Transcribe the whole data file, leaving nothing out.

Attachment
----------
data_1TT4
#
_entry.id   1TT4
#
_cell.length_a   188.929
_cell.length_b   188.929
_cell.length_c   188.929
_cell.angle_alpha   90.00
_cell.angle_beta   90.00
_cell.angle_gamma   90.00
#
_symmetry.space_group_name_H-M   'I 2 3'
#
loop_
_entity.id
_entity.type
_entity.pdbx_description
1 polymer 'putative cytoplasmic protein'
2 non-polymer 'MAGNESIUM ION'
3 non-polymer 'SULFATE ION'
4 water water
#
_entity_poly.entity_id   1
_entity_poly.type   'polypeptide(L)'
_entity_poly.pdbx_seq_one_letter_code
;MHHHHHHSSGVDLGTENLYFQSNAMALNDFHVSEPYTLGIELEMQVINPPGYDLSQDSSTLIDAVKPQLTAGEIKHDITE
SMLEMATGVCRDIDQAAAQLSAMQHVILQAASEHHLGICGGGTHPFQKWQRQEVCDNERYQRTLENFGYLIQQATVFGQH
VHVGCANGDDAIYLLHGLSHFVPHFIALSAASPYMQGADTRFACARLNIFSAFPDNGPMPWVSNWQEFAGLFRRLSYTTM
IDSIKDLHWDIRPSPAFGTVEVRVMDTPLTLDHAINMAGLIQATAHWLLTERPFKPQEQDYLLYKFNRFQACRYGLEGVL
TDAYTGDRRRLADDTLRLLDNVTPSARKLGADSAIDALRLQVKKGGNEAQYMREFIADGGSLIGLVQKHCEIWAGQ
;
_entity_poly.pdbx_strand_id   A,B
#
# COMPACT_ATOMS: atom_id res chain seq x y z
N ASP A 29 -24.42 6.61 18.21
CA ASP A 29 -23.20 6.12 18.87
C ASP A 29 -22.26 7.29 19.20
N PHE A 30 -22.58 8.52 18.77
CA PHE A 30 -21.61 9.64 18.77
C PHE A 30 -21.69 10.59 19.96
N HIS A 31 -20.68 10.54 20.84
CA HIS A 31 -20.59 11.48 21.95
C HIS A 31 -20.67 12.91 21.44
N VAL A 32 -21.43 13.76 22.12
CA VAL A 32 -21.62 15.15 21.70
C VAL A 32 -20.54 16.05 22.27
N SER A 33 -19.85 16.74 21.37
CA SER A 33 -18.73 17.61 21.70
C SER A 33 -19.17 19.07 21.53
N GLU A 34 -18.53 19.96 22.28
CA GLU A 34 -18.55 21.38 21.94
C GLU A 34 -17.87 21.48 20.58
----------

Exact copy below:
data_1TT4
#
_entry.id   1TT4
#
_cell.length_a   188.929
_cell.length_b   188.929
_cell.length_c   188.929
_cell.angle_alpha   90.00
_cell.angle_beta   90.00
_cell.angle_gamma   90.00
#
_symmetry.space_group_name_H-M   'I 2 3'
#
loop_
_entity.id
_entity.type
_entity.pdbx_description
1 polymer 'putative cytoplasmic protein'
2 non-polymer 'MAGNESIUM ION'
3 non-polymer 'SULFATE ION'
4 water water
#
_entity_poly.entity_id   1
_entity_poly.type   'polypeptide(L)'
_entity_poly.pdbx_seq_one_letter_code
;MHHHHHHSSGVDLGTENLYFQSNAMALNDFHVSEPYTLGIELEMQVINPPGYDLSQDSSTLIDAVKPQLTAGEIKHDITE
SMLEMATGVCRDIDQAAAQLSAMQHVILQAASEHHLGICGGGTHPFQKWQRQEVCDNERYQRTLENFGYLIQQATVFGQH
VHVGCANGDDAIYLLHGLSHFVPHFIALSAASPYMQGADTRFACARLNIFSAFPDNGPMPWVSNWQEFAGLFRRLSYTTM
IDSIKDLHWDIRPSPAFGTVEVRVMDTPLTLDHAINMAGLIQATAHWLLTERPFKPQEQDYLLYKFNRFQACRYGLEGVL
TDAYTGDRRRLADDTLRLLDNVTPSARKLGADSAIDALRLQVKKGGNEAQYMREFIADGGSLIGLVQKHCEIWAGQ
;
_entity_poly.pdbx_strand_id   A,B
#
# COMPACT_ATOMS: atom_id res chain seq x y z
N ASP A 29 -24.42 6.61 18.21
CA ASP A 29 -23.20 6.12 18.87
C ASP A 29 -22.26 7.29 19.20
N PHE A 30 -22.58 8.52 18.77
CA PHE A 30 -21.61 9.64 18.77
C PHE A 30 -21.69 10.59 19.96
N HIS A 31 -20.68 10.54 20.84
CA HIS A 31 -20.59 11.48 21.95
C HIS A 31 -20.67 12.91 21.44
N VAL A 32 -21.43 13.76 22.12
CA VAL A 32 -21.62 15.15 21.70
C VAL A 32 -20.54 16.05 22.27
N SER A 33 -19.85 16.74 21.37
CA SER A 33 -18.73 17.61 21.70
C SER A 33 -19.17 19.07 21.53
N GLU A 34 -18.53 19.96 22.28
CA GLU A 34 -18.55 21.38 21.94
C GLU A 34 -17.87 21.48 20.58